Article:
Haiti has responded to a tweet by Julie Chung, the U.S. acting assistant secretary for the State Department's Bureau of Western Hemisphere Affairs, expressing alarm at "authoritarian and undemocratic acts" by President Jovenel Moise.
Chung’s tweet on Wednesday also said, "Respect for democratic norms is vital and non-negotiable.”
Haiti's Ambassador to the United States Bocchit Edmond announced on Twitter early Thursday that he had a "constructive meeting" with Chung about the situation in the country.
"We’re determined to create a better environment for free, fair & transparent elections under robust international observations," Edmond tweeted.
Chung’s tweet also said, "The United States will not be silent when democratic institutions and civil society are attacked." It cited "unilateral removals and appointments of Supreme Court Justices" and attacks on the media.
Addressing Chung’s concerns about attacks on the press, Edmond tweeted: "I reassured her that the Govt of Haiti has no intentions of targeting journalists.”
On the night of Feb. 12, President Moise tweeted that he had appointed three new Supreme Court Justices, to replace the justices he retired last week.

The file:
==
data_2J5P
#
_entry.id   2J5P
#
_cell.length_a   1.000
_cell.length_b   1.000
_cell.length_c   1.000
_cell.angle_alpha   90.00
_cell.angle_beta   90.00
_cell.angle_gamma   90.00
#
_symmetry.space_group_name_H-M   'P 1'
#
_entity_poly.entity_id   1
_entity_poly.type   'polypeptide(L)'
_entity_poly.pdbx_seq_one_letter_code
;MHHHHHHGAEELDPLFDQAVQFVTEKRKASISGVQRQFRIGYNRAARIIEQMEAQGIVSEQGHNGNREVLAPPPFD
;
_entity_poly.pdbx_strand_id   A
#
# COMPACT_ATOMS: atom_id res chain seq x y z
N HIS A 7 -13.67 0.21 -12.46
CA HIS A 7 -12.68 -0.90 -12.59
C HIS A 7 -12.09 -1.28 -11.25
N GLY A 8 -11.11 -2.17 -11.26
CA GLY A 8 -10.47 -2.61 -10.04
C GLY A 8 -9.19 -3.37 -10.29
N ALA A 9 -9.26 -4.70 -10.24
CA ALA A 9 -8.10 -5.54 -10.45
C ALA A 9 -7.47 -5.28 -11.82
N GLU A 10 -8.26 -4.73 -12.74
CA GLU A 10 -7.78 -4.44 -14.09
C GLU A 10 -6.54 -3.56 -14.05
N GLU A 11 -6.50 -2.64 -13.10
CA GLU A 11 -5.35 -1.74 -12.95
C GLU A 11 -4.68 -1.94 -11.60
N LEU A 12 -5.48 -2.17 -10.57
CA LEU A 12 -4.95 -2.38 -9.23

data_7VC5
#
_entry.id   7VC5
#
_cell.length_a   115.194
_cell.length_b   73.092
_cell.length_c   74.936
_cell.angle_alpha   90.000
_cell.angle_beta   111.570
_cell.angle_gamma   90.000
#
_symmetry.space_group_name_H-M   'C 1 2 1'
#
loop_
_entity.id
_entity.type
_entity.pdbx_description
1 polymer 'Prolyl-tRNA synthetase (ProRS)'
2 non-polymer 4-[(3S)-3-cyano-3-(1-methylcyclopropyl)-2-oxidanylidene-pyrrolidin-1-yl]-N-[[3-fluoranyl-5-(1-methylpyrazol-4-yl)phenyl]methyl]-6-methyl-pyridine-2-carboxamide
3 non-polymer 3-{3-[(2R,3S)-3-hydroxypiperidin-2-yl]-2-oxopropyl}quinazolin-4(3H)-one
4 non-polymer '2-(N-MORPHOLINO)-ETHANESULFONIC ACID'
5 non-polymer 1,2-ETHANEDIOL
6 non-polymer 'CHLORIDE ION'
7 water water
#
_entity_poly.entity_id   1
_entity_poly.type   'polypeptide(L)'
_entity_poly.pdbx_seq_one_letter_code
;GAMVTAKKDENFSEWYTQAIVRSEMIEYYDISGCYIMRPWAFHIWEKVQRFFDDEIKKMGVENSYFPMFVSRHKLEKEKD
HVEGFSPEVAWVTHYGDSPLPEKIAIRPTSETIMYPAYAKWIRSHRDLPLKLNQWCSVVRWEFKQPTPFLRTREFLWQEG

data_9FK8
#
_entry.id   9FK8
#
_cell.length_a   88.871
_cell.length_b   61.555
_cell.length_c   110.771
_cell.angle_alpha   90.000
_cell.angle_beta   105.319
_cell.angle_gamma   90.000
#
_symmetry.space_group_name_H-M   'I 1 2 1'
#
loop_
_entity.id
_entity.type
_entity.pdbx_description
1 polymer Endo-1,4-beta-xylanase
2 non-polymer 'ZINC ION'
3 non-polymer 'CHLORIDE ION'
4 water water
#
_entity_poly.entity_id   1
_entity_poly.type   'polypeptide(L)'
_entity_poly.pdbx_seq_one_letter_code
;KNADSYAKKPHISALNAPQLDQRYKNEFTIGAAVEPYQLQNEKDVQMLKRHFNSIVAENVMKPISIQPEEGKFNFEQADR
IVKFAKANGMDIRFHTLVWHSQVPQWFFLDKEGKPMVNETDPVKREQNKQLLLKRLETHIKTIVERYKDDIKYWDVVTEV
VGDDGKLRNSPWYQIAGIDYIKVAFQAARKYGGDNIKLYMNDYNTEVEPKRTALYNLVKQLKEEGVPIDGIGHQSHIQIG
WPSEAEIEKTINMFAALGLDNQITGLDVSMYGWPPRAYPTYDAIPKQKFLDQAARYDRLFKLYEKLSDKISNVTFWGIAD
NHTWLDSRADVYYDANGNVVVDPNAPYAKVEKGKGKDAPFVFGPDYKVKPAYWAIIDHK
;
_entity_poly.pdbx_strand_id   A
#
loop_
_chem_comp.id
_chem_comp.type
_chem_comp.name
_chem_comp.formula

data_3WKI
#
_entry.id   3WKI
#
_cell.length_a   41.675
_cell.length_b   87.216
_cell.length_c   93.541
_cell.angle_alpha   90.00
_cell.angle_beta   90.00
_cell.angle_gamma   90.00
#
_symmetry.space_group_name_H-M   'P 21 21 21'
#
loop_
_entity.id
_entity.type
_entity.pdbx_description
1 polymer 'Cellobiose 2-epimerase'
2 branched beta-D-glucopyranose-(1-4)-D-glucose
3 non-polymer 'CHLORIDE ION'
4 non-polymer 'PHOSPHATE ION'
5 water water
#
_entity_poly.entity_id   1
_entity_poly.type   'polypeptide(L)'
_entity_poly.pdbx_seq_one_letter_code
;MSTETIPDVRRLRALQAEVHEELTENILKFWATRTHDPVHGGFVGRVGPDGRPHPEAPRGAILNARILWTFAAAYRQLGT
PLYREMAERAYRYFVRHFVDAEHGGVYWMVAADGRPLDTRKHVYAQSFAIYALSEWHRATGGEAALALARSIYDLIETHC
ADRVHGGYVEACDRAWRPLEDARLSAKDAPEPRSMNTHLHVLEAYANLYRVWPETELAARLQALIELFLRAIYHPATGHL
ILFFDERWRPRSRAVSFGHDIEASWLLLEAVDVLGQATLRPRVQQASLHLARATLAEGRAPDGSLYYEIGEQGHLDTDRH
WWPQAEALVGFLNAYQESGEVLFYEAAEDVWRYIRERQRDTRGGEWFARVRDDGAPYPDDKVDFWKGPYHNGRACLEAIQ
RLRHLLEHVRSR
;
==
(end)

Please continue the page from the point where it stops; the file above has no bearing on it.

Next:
He also issued an "Arrete," an official announcement, saying he had chosen a new secretary of state for communications, secretary of state for public security and a new delegate for the Artibonite Department.
The announcements came hours after a statement by U.S. Ambassador to Haiti Michele Sison expressing concern about Moise's unilateral moves.
"What troubles us is governance by decree, governance by presidential decree that has been going on in Haiti for a period that is not normal and is ongoing," Sison told VOA in an exclusive interview on Feb. 12.
At least two journalists have died due to their interactions with law enforcement during protests so far this year. Others have been severely injured and hospitalized.
Chung’s tweets about Haiti, which the U.S. Embassy in Haiti retweeted on its official Twitter account and translated into French and Creole, echo what Ambassador Sison told VOA.
"Elections are essential to end the political paralysis that exists in Haiti since a long time. For more than a year," Sison said. "Haitians should have their say, so they can realize their own vision for their country."
Laurent Weil, a country analyst for The Economist magazine's Intelligence Unit who specializes in Latin America and the Caribbean, told VOA elections are central to an improvement in Haiti’s situation in 2021.
"The best-case scenario is that you have an elected parliament. You have an elected president that takes office following this long and uncertain process," Weil told VOA. "There is a generalized sentiment on the ground that things need to change."